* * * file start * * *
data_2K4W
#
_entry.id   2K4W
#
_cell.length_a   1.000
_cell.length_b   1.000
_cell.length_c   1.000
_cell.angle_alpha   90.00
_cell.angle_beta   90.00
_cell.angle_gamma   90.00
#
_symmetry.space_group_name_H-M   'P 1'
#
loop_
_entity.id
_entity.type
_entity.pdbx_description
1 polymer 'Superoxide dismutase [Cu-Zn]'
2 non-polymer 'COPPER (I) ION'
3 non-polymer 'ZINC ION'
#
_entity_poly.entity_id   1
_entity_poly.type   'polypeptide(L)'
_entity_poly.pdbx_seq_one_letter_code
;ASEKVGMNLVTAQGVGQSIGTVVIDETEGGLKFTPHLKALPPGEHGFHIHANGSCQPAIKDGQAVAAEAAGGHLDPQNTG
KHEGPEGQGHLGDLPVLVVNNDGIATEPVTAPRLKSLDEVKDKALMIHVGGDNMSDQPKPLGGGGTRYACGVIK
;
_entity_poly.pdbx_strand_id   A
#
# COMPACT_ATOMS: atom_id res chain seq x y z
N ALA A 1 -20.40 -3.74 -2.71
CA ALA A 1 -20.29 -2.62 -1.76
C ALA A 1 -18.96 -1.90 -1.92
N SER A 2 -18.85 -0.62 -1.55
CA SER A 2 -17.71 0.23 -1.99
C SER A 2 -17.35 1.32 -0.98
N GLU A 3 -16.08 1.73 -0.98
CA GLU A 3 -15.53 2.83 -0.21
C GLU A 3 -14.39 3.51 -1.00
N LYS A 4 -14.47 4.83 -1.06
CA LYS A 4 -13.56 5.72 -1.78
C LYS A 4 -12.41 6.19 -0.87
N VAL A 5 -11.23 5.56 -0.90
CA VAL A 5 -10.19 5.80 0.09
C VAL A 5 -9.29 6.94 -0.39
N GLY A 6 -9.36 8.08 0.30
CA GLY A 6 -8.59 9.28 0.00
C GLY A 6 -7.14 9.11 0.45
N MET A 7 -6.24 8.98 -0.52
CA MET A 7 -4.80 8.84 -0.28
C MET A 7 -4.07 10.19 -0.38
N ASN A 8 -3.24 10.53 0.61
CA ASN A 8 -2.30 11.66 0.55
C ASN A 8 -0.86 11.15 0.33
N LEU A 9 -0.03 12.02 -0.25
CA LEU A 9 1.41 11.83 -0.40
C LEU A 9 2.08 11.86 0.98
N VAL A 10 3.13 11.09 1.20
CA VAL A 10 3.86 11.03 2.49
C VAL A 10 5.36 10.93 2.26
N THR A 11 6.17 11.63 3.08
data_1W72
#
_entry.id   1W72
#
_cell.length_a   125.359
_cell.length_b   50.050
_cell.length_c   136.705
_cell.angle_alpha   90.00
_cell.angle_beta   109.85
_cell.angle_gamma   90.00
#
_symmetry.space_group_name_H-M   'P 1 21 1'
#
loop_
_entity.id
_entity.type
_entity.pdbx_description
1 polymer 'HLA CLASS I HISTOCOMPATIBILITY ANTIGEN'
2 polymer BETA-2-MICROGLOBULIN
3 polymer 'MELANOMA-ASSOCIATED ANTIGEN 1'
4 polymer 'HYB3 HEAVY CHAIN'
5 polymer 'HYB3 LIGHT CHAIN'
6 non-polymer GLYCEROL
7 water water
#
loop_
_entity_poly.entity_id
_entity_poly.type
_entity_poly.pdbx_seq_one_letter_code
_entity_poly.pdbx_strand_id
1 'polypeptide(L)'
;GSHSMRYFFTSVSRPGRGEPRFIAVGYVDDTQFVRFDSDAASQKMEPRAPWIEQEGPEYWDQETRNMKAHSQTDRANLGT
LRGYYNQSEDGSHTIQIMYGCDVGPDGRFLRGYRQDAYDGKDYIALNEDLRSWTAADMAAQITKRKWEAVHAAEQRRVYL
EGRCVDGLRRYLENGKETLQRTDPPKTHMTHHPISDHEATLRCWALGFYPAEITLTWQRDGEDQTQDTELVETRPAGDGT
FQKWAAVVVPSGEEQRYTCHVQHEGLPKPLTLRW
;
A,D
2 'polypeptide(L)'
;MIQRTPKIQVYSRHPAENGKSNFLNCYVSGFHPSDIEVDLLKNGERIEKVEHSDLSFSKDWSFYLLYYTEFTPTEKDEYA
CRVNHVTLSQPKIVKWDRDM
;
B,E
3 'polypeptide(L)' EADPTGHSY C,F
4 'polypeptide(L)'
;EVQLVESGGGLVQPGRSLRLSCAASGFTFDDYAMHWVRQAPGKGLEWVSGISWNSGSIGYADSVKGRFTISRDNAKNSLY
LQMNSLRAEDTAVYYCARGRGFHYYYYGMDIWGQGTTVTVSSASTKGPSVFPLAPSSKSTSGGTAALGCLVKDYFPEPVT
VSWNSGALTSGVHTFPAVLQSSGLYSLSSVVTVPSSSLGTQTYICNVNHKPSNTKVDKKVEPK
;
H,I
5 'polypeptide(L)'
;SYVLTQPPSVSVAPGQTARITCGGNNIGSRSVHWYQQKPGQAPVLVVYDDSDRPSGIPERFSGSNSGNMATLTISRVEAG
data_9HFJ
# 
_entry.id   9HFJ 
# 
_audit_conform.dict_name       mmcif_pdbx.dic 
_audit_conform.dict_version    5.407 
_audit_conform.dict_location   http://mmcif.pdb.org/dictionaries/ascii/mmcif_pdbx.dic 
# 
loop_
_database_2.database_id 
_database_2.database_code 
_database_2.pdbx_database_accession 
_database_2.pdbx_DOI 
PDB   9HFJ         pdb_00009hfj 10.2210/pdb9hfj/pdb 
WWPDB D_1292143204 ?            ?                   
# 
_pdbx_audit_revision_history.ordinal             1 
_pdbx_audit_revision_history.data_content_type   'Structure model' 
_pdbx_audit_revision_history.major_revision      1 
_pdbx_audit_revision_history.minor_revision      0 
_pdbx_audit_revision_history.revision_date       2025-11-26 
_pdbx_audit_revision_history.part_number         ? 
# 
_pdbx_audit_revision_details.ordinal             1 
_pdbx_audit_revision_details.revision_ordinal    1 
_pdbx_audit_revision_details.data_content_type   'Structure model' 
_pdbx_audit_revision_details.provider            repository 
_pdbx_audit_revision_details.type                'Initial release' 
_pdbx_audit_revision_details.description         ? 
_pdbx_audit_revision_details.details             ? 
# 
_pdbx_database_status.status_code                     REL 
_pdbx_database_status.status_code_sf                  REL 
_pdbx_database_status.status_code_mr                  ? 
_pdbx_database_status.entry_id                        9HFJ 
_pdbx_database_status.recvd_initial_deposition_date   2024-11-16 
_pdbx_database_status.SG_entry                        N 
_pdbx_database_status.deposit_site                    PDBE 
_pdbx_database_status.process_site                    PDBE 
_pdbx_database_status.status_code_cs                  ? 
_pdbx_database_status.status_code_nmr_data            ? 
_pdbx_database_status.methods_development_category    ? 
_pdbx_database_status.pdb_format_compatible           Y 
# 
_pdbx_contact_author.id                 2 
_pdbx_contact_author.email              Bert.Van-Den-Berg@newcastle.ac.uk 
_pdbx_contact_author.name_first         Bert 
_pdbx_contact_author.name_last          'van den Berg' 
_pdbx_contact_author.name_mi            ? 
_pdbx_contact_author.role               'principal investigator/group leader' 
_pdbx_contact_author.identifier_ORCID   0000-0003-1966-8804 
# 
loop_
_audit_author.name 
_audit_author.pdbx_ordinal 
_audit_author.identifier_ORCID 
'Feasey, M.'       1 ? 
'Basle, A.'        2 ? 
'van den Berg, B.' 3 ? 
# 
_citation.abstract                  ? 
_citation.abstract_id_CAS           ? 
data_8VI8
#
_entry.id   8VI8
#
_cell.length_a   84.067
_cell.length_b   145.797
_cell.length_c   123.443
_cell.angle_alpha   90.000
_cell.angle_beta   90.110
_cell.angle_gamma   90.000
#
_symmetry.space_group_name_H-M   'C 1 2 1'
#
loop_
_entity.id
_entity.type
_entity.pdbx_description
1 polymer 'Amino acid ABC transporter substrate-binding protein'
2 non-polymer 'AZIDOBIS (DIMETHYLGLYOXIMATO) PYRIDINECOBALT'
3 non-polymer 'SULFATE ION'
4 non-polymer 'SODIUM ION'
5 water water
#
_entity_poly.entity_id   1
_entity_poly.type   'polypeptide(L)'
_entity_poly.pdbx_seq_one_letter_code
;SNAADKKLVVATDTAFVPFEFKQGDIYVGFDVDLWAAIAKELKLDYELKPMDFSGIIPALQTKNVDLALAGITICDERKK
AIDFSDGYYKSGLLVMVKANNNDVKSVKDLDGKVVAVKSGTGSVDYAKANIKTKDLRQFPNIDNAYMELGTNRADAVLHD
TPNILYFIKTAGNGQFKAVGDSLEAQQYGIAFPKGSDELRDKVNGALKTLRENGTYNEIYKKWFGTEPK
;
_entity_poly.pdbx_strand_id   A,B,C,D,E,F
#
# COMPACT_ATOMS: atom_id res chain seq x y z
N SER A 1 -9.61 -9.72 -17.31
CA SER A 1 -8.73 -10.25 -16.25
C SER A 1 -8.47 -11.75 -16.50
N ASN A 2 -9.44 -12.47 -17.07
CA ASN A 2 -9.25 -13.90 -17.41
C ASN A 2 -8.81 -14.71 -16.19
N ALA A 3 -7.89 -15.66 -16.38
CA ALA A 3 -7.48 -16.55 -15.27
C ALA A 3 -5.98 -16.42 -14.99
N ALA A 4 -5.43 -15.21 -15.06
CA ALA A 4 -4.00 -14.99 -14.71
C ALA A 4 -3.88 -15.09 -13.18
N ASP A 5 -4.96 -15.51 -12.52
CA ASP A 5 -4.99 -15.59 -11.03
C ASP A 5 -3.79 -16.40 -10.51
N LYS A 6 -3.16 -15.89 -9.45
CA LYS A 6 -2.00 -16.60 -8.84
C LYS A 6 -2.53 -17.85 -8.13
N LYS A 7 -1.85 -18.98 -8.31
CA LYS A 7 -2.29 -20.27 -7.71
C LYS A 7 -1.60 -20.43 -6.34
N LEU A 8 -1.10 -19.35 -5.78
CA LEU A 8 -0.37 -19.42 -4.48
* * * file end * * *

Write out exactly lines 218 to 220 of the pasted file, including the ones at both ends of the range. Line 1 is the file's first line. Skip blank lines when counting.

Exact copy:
CA ALA A 4 -4.00 -14.99 -14.71
C ALA A 4 -3.88 -15.09 -13.18
N ASP A 5 -4.96 -15.51 -12.52